Lately I’ve seen a flurry of tweets and articles about a planned boycott of the film Ender’s Game, based on the novel of the same name written by Orson Scott Card.
Up front let me say that I met Card years ago at MIT. Another well known science fiction writer, Joe Haldeman, teaches a course on writing science fiction at MIT and throughout the semester he brought in authors to talk to our class. Card was one such author. He even signed my copy of Ender’s Game. He’s a nice guy. Jovial and funny.
At the time I was not aware of his views on gay marriage, and his views are the crux of the argument. Should you see a movie based on a novel written by a person who actively bankrolls a position with which you disagree?
On one hand you have to think about the film itself. Fine. Don’t buy the book.
It’s a great book, by the way. One of the all time classics in science fiction.
But, okay, don’t buy the book, or if you do, buy it from an independent bookstore or a used bookstore. But the film? Card provided the source material. Should the actors, directors, screenwriters, cameramen, caterers all suffer because of the source material’s author’s opinions?
On the other hand Card is still actively pushing his anti gay marriage agenda. Any money he makes from the film will be used to bankroll views with which you may disagree. I’m sure many actors and authors hold views with which we disagree. I know many people who refuse to see Tom Cruise movies because of his affiliation with Scientology.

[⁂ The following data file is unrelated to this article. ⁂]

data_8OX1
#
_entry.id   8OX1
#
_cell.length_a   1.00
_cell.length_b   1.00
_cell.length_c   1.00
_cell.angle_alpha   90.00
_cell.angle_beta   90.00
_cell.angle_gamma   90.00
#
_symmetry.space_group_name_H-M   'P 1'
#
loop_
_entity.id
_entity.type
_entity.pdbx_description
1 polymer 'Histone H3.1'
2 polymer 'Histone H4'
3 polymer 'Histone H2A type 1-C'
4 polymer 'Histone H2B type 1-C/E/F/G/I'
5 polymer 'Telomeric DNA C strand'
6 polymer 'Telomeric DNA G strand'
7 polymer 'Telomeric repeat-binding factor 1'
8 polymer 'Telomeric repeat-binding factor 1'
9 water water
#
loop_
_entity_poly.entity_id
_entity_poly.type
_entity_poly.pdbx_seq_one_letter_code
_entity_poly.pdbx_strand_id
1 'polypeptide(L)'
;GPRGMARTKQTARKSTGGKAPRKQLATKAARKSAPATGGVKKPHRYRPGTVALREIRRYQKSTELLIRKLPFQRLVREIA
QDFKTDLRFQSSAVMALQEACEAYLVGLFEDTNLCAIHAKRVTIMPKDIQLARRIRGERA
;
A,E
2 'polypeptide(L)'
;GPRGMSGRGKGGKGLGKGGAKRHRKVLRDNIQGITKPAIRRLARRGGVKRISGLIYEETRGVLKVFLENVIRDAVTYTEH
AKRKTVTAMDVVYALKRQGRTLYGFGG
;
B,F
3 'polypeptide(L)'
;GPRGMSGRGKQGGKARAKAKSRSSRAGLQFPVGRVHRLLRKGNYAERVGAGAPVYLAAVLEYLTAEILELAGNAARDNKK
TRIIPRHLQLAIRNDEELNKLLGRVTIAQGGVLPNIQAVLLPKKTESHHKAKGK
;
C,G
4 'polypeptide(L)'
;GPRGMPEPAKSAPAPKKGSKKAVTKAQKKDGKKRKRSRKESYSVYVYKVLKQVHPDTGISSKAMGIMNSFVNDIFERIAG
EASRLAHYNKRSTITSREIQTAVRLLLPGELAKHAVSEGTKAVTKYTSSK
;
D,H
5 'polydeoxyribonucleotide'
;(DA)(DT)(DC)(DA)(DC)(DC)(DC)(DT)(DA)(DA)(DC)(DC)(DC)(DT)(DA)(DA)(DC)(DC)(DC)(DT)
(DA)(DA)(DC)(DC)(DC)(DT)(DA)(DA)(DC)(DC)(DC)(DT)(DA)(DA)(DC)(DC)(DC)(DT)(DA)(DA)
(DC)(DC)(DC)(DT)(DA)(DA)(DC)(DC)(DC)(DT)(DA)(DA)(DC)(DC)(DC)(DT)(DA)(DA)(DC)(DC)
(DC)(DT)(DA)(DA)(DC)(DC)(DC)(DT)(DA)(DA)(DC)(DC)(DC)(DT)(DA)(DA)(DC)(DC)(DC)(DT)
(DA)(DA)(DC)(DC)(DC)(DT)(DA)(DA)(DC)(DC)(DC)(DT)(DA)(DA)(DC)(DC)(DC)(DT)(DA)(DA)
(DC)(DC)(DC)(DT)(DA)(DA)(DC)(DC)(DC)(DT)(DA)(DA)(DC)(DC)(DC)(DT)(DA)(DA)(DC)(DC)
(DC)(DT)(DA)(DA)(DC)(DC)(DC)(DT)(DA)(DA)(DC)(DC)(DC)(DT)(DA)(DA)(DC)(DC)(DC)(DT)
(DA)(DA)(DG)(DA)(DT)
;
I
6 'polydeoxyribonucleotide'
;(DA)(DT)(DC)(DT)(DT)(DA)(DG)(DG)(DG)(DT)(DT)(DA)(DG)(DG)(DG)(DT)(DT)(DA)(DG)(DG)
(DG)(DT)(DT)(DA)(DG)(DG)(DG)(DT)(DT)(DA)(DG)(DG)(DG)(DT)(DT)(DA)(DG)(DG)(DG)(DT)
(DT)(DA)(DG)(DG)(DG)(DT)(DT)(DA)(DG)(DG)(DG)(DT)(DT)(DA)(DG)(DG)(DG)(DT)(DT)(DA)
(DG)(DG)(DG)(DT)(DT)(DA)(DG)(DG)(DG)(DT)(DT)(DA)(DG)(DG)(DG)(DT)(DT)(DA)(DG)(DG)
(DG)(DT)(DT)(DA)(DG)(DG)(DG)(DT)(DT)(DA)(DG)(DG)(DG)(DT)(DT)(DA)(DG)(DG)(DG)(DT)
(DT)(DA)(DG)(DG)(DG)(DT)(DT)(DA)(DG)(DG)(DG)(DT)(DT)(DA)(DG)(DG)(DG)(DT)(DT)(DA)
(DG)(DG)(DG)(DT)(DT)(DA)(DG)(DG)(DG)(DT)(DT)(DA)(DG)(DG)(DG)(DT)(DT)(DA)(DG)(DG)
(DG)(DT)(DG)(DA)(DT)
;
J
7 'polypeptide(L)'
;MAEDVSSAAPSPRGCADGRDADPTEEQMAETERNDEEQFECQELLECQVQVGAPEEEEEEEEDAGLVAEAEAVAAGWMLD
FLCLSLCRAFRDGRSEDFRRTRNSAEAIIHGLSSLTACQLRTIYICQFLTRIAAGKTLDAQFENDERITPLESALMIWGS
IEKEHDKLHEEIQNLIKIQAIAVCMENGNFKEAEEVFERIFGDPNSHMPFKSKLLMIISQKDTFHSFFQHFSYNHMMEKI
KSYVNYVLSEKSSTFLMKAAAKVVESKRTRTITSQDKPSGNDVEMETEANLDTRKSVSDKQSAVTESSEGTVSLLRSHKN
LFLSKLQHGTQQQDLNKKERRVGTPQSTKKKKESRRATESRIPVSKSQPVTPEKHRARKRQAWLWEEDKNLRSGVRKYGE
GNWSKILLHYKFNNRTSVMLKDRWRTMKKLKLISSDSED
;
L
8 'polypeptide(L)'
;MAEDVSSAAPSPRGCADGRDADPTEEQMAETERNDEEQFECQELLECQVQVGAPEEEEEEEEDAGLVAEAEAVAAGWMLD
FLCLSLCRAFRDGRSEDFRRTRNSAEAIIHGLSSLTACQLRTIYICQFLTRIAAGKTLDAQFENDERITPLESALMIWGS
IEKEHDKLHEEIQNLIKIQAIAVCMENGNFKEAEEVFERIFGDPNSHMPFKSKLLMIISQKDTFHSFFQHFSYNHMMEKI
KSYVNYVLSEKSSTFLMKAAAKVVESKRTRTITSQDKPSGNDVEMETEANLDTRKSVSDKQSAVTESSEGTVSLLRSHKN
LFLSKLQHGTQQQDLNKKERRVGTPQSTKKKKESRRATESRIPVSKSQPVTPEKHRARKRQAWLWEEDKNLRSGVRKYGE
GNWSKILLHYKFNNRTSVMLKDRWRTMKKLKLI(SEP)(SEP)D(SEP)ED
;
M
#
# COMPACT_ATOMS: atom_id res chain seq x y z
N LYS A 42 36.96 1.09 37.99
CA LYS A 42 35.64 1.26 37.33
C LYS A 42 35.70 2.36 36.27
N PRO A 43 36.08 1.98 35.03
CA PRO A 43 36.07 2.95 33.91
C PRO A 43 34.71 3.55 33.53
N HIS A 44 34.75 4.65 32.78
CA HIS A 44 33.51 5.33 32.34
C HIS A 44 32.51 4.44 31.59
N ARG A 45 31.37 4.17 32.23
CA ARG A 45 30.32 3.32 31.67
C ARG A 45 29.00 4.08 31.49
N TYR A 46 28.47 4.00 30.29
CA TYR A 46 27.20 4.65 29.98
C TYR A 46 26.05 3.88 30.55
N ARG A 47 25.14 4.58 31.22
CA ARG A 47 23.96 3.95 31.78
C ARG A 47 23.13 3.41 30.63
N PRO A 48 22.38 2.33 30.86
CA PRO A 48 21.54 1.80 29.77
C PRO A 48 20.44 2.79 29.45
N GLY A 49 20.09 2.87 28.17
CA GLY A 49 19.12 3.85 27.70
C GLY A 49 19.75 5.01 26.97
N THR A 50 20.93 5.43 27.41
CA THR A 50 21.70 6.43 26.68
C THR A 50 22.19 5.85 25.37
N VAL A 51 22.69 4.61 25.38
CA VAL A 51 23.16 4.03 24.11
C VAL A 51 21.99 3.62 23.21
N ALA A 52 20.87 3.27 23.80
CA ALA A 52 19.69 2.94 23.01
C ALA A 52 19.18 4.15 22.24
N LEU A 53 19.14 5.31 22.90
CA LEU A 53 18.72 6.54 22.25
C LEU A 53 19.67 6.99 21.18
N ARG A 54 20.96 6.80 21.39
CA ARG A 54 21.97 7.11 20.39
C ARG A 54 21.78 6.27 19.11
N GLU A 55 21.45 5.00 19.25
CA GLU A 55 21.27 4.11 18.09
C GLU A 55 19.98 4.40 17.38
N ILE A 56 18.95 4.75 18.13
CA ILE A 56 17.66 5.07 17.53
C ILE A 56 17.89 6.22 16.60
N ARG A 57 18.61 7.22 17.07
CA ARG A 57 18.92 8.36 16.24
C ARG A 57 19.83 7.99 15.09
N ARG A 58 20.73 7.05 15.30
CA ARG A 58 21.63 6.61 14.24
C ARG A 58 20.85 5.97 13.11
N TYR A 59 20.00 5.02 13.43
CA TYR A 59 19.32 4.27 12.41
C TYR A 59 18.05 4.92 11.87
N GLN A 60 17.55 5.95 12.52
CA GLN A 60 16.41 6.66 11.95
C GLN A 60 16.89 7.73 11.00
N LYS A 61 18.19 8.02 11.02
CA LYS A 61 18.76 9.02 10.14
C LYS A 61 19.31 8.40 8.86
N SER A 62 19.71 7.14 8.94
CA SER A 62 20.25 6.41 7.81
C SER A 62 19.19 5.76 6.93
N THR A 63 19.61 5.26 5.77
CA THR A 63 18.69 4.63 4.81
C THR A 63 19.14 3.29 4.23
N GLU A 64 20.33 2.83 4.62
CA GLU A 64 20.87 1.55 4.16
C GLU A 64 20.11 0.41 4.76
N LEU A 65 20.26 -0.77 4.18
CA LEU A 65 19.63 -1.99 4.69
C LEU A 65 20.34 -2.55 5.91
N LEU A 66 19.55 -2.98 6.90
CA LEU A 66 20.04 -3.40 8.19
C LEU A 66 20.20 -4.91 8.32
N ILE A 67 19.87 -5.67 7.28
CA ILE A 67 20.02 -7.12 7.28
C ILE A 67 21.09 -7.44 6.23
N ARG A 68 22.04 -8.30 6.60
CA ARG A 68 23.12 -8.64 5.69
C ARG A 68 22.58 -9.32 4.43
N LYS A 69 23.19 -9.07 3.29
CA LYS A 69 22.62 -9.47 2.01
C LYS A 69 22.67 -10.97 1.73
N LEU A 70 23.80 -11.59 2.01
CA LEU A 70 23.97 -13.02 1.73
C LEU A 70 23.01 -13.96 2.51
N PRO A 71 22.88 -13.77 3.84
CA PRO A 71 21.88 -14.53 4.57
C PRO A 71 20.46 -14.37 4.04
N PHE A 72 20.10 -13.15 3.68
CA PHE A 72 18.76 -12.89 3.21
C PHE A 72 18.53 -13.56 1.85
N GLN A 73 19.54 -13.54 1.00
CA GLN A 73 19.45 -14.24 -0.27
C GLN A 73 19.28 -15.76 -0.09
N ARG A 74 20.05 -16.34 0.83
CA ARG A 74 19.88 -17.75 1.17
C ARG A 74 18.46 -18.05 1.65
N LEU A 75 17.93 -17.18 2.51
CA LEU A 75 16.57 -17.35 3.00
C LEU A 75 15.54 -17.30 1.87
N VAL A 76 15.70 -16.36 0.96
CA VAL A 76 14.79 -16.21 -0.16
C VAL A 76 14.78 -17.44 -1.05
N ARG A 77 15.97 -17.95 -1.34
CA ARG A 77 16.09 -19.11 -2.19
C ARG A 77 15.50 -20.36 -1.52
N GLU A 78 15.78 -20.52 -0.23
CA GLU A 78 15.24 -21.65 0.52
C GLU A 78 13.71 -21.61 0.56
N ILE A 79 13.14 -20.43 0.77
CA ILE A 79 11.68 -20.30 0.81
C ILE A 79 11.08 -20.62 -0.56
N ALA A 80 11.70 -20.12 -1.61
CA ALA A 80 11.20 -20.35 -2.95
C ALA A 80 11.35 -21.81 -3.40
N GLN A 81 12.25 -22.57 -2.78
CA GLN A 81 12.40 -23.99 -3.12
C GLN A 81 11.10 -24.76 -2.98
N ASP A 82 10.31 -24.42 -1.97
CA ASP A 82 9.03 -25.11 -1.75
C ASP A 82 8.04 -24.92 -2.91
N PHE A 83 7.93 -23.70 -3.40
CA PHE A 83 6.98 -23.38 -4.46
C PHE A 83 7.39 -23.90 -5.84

Tim Tebow wears his Christianity on his sleeve and that turns off some people, but do people know that Aaron Rogers is equally as religious?
Here is where I will insert my opinion.
Like I said, I bet there are numerous films and books you have watched and read that were made and written by people with whom you disagree.
The key? You didn’t know.
Card’s mistake was not his opposition to same-sex marriage. I mean, he’s entitled to his opinion. His mistake was letting the world know and actively campaigning.
You may say to me that he has the right to make his voice heard if it’s an issue he cares deeply about. True, but when you are an artist (actor, author, painter…) involving yourself openly in controversial issues detracts from your creations. Instead of talking about how great a story Ender’s Game is, we are instead talking about the author’s political opinions.
You may say that we should be allowed to have healthy discussions without rancor. Oh, I wholeheartedly agree, but that’s not reality. I wish it were. One could also argue the point that maybe from Card’s point of view this issue is as important as the civil rights discussion of the 60’s. Would I be asking Card to keep his views to himself if that were the issue he was arguing? To be honest, different time, different issue, but the argument is a good point.
Bottom line: Card is entitled to his opinions and movie-goers can express frustration with his opinions by not seeing the movie based on his work. That’s our society. That’s our choice.
Personally, I will see Ender’s Game. I can disagree with Orson Scott Card and still enjoy his stories.
Besides, two words. Harrison Ford.